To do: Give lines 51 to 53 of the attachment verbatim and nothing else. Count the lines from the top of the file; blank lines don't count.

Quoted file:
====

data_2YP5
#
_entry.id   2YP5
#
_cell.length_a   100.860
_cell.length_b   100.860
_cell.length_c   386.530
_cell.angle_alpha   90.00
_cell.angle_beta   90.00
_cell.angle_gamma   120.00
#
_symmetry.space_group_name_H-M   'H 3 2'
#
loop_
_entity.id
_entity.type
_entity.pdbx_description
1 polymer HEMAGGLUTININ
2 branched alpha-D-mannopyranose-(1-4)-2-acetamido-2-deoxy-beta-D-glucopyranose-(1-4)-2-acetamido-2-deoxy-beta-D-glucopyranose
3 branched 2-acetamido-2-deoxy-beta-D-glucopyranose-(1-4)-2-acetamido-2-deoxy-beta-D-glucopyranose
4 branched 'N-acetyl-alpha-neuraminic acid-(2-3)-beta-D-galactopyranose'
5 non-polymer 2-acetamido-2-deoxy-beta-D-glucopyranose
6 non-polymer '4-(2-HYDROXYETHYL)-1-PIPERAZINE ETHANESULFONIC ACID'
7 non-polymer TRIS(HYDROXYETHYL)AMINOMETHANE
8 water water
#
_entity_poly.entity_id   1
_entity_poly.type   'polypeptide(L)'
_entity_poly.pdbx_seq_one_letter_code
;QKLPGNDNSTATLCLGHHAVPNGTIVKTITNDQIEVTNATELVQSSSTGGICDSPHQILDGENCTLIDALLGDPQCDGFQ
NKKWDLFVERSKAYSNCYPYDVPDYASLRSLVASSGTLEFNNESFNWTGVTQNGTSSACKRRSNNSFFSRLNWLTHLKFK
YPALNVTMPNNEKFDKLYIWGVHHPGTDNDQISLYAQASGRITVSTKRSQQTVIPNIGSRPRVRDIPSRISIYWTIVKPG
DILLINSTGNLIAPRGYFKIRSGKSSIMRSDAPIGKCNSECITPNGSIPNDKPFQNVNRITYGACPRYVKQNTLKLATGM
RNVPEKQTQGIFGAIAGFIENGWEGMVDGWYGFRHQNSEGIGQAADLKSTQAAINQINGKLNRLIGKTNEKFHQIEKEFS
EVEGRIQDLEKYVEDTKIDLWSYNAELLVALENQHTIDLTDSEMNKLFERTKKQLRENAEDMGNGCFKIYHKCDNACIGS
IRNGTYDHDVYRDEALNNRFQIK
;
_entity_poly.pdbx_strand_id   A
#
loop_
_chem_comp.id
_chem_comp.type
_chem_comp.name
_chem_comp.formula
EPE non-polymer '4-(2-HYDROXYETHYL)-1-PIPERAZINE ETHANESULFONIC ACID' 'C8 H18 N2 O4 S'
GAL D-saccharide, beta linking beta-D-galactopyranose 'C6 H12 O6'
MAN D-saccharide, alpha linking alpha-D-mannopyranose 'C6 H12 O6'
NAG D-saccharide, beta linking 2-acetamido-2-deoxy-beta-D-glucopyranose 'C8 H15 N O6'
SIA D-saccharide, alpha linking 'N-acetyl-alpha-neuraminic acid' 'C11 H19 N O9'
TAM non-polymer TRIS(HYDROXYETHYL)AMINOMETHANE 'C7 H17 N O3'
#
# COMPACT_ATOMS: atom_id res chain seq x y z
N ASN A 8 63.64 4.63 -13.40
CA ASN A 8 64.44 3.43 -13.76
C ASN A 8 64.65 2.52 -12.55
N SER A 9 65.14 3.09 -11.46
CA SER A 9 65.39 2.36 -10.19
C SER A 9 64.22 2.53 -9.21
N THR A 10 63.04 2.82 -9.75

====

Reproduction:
#
# COMPACT_ATOMS: atom_id res chain seq x y z
N ASN A 8 63.64 4.63 -13.40